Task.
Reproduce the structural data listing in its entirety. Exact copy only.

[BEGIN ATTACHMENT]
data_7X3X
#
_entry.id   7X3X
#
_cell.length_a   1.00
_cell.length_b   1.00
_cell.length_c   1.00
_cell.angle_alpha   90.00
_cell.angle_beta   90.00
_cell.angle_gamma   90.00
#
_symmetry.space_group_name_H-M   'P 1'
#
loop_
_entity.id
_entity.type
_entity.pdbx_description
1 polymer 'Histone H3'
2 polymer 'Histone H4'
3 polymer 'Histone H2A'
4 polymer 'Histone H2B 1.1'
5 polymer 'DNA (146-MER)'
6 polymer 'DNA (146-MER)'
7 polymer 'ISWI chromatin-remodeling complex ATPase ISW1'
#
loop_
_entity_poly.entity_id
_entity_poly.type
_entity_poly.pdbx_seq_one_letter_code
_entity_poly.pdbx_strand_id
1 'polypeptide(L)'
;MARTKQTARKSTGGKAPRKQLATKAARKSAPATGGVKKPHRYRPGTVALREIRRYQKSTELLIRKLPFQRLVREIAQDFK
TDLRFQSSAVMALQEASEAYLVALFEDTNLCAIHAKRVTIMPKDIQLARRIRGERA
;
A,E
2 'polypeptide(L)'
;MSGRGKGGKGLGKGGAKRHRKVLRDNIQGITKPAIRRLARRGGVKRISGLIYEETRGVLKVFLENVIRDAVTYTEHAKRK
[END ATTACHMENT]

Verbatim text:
data_7X3X
#
_entry.id   7X3X
#
_cell.length_a   1.00
_cell.length_b   1.00
_cell.length_c   1.00
_cell.angle_alpha   90.00
_cell.angle_beta   90.00
_cell.angle_gamma   90.00
#
_symmetry.space_group_name_H-M   'P 1'
#
loop_
_entity.id
_entity.type
_entity.pdbx_description
1 polymer 'Histone H3'
2 polymer 'Histone H4'
3 polymer 'Histone H2A'
4 polymer 'Histone H2B 1.1'
5 polymer 'DNA (146-MER)'
6 polymer 'DNA (146-MER)'
7 polymer 'ISWI chromatin-remodeling complex ATPase ISW1'
#
loop_
_entity_poly.entity_id
_entity_poly.type
_entity_poly.pdbx_seq_one_letter_code
_entity_poly.pdbx_strand_id
1 'polypeptide(L)'
;MARTKQTARKSTGGKAPRKQLATKAARKSAPATGGVKKPHRYRPGTVALREIRRYQKSTELLIRKLPFQRLVREIAQDFK
TDLRFQSSAVMALQEASEAYLVALFEDTNLCAIHAKRVTIMPKDIQLARRIRGERA
;
A,E
2 'polypeptide(L)'
;MSGRGKGGKGLGKGGAKRHRKVLRDNIQGITKPAIRRLARRGGVKRISGLIYEETRGVLKVFLENVIRDAVTYTEHAKRK